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ERIC Number: ED412234
Record Type: Non-Journal
Publication Date: 1997-Feb-26
Pages: 12
Abstractor: N/A
Reference Count: N/A
Research Methods as a Situated Response: Towards a First Nations' Methodology.
Hermes, Mary
This essay is an attempt to continue the reflective element that was a part of a dissertation based on a study of the development of a culturally relevant curriculum in a tribal school. As a reflective retrospection on the anthropological research methodology, it examines the intersection of academic research traditions, the traditions of the Ojibwe people who were the subject of the research, and the personal traditions of the researcher, herself a Native American. The work of many American Indian scholars leads to the concept of a Native American-oriented, or First Nations, ethic for research, in which research emphasis shifts from research for the sake of the study to research for the sake of the community in which it is situated. The exploitative role of the anthropologist has long been criticized, and it was a particular concern for the researcher to be identified within the research project as other than an all-knowing expert. Reciprocity and mutual respect were intended to be an integral part of the research approach. The dissertation then grew from being a part of discussions to taking action with community members. (Contains 36 references.) (SLD)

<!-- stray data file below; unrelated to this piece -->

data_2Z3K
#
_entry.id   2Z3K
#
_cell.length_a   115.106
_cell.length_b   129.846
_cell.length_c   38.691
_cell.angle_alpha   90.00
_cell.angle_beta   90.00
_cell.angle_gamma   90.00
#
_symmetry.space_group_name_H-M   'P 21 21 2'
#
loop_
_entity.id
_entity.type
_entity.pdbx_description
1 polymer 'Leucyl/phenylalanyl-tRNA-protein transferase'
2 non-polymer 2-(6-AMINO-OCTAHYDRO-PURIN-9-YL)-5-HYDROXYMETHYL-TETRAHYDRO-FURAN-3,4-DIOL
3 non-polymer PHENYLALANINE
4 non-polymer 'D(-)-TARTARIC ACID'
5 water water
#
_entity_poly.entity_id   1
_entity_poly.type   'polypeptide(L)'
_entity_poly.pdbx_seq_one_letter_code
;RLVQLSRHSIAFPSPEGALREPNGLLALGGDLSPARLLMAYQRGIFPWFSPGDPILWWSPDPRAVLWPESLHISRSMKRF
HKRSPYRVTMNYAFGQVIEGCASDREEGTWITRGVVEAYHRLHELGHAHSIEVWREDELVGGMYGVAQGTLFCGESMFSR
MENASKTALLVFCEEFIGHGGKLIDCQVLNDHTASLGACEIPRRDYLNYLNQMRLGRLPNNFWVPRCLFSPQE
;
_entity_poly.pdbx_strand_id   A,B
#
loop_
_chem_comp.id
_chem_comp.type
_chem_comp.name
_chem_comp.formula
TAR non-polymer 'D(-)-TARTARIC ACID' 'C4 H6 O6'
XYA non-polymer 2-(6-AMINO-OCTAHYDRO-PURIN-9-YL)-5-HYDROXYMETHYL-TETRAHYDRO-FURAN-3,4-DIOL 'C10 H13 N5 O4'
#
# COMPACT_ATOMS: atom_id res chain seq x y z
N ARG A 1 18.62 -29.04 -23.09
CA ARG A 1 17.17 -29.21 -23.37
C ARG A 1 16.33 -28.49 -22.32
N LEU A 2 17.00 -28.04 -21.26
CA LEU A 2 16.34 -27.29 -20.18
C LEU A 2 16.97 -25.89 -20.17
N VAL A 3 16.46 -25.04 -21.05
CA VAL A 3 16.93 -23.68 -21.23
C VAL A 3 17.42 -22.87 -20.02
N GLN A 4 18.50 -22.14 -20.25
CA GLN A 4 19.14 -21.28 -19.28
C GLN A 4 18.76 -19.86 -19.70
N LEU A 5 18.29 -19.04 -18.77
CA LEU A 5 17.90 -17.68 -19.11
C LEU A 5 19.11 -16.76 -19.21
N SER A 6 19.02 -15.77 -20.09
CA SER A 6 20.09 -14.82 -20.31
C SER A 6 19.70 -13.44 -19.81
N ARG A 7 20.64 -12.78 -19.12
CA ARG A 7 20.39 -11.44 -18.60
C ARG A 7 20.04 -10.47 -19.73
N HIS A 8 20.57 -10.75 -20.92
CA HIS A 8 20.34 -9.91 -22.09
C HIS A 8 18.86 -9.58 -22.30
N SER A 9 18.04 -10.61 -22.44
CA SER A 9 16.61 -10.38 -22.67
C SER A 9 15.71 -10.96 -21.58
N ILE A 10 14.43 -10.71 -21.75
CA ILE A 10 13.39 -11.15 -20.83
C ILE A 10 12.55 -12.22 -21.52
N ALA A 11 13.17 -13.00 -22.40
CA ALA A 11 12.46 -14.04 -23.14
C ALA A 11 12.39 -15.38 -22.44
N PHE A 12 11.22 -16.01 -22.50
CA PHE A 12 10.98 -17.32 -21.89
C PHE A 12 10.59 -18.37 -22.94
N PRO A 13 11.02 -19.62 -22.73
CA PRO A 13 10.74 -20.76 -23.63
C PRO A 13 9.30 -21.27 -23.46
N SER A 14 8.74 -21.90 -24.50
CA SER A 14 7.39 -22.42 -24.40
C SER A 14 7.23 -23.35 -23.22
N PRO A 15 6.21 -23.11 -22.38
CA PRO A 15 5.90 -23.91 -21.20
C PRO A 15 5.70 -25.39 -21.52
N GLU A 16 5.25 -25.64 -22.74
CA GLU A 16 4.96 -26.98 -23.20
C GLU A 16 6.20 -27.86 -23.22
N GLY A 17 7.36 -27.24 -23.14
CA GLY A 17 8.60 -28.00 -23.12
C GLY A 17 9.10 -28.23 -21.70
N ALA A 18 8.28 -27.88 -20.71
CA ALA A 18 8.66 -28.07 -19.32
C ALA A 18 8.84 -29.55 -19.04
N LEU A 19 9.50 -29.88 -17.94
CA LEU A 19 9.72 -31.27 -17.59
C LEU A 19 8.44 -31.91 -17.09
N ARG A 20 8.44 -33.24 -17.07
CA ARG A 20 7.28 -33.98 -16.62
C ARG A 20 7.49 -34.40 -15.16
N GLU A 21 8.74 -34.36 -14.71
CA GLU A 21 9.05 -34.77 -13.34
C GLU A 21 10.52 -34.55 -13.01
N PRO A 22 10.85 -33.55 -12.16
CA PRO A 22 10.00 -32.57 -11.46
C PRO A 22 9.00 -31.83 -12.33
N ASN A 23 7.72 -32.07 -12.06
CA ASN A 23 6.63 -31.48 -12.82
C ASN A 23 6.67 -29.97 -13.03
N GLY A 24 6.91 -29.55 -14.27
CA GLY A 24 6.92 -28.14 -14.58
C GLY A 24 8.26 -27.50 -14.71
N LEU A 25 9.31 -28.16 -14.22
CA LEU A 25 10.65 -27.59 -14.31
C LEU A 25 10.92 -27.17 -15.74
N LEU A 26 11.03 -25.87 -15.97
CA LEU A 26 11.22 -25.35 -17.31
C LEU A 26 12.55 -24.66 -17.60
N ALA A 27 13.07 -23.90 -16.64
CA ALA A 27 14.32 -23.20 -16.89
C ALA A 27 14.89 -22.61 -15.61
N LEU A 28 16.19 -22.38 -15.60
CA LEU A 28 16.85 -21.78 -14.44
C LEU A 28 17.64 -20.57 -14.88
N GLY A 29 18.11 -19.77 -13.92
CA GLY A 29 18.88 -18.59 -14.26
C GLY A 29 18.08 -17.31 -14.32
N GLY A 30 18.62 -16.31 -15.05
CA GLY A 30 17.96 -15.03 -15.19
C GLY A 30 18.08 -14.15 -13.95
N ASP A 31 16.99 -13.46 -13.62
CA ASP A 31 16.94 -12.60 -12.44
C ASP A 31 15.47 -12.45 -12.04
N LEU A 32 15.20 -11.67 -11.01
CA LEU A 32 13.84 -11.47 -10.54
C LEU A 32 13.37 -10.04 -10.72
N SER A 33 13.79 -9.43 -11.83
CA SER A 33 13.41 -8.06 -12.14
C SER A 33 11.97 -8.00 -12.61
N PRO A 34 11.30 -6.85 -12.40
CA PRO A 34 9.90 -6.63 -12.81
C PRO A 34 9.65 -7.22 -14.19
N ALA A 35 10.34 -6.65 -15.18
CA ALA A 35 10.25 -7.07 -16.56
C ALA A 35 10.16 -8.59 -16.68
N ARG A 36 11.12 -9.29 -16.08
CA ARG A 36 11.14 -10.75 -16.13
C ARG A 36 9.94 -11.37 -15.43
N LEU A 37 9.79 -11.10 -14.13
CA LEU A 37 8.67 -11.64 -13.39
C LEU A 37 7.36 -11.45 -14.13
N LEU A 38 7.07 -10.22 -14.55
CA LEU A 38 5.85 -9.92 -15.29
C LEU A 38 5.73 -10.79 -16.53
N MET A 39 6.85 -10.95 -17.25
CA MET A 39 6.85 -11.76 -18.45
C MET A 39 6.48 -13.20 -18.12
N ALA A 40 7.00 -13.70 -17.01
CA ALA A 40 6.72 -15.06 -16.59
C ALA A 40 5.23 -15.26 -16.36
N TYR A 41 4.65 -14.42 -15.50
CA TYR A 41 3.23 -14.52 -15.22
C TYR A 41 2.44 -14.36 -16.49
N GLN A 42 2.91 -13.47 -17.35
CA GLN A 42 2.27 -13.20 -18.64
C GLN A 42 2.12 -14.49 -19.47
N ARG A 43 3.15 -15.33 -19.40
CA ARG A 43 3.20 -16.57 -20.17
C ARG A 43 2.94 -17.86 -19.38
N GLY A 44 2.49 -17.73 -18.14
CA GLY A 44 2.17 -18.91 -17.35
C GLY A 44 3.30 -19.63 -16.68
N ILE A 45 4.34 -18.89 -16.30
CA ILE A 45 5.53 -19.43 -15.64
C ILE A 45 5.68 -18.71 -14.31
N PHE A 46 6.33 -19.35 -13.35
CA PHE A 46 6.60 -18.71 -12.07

Publication Type: Opinion Papers
Education Level: N/A
Audience: N/A
Language: English
Sponsor: N/A
Authoring Institution: N/A